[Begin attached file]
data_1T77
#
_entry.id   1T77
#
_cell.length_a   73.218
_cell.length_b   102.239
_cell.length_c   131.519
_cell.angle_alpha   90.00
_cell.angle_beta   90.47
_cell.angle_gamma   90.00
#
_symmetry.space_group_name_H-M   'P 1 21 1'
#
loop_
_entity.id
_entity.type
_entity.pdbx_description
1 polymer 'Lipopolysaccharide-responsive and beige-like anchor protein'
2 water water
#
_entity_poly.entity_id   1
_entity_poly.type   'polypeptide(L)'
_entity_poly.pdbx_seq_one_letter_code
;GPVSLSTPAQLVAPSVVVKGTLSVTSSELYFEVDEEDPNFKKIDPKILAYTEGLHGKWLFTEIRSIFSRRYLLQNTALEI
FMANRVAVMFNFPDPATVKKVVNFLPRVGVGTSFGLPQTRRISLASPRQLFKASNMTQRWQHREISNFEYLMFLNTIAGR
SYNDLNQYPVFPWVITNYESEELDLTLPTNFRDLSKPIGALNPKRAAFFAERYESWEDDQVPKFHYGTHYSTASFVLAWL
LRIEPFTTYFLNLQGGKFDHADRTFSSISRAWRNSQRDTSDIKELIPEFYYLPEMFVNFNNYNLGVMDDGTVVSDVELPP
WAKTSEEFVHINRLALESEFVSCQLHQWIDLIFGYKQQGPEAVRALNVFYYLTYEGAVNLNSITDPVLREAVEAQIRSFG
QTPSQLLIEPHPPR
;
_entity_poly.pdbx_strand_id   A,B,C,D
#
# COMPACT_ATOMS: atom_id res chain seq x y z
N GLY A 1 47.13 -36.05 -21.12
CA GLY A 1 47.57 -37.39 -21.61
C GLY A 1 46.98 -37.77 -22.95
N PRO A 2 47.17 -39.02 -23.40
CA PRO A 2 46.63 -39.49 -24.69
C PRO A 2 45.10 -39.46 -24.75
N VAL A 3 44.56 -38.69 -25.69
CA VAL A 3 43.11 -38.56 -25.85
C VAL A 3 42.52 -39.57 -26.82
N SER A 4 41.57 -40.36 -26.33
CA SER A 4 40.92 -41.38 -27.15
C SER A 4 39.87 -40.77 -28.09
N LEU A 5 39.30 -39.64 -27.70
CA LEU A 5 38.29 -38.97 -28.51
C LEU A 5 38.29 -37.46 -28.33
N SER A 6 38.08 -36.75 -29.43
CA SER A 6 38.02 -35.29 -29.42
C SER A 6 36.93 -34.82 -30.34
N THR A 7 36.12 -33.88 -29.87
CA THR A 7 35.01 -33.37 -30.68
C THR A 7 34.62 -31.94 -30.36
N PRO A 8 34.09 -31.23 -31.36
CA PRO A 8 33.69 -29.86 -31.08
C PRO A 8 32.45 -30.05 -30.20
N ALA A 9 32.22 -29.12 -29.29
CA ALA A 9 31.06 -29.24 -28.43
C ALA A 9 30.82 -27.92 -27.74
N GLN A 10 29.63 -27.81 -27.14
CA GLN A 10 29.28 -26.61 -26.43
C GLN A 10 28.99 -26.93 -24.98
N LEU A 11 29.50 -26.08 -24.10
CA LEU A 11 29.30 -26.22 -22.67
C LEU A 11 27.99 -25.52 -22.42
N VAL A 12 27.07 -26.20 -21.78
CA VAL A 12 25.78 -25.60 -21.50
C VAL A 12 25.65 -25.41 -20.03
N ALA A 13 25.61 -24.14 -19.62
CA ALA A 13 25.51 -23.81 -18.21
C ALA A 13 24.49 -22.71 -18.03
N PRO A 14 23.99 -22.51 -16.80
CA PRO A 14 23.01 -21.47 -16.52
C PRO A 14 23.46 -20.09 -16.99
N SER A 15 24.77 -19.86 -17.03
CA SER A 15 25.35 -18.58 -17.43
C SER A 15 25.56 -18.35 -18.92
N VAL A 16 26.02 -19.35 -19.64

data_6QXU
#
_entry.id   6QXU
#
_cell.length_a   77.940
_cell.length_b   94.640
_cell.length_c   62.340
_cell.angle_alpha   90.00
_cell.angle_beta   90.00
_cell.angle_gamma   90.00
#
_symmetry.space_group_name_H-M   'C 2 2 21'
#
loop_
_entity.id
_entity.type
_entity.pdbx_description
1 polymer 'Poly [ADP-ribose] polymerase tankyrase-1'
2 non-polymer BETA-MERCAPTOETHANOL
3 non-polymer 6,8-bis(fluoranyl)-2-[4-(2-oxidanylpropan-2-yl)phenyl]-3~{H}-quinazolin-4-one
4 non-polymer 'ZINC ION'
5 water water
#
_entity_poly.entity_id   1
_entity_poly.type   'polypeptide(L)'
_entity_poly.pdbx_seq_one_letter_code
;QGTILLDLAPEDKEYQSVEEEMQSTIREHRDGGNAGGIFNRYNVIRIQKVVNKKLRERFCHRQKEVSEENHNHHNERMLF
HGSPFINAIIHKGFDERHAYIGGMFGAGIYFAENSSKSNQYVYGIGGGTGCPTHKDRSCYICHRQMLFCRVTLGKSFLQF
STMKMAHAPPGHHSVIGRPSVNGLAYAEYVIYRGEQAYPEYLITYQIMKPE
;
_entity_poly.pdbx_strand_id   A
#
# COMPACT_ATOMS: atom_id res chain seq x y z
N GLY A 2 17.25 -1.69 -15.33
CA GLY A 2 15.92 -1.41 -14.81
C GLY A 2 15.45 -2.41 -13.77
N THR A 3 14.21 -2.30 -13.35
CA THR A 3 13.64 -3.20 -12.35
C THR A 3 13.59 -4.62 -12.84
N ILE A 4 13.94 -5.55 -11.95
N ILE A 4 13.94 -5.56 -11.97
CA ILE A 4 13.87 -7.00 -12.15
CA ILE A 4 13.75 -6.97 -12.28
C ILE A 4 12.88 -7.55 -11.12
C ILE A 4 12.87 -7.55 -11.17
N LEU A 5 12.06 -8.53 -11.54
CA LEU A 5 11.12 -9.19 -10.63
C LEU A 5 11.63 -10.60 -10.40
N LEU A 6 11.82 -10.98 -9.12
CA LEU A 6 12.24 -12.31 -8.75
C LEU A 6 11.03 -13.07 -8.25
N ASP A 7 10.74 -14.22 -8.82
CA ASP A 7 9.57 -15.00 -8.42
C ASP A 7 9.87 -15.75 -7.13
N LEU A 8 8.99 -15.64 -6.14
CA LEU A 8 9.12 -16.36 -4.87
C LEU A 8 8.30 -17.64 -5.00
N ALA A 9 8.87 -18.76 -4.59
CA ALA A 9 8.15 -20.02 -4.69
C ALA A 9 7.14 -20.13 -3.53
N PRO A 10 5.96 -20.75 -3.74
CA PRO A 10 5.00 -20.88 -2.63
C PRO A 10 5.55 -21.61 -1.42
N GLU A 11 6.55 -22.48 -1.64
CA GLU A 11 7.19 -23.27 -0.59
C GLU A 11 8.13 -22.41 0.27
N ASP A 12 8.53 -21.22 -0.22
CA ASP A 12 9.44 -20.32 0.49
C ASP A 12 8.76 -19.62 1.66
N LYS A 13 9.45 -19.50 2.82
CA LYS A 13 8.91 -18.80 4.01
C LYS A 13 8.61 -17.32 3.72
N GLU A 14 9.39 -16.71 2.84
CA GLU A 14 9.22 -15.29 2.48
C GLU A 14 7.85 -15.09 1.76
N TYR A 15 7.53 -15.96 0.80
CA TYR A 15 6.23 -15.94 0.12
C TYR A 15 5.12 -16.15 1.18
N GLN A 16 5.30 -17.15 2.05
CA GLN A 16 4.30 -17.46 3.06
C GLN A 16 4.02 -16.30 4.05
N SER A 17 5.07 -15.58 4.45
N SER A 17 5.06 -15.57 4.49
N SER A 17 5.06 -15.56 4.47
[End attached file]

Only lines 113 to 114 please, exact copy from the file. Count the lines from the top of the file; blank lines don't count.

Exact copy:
N GLY A 2 17.25 -1.69 -15.33
CA GLY A 2 15.92 -1.41 -14.81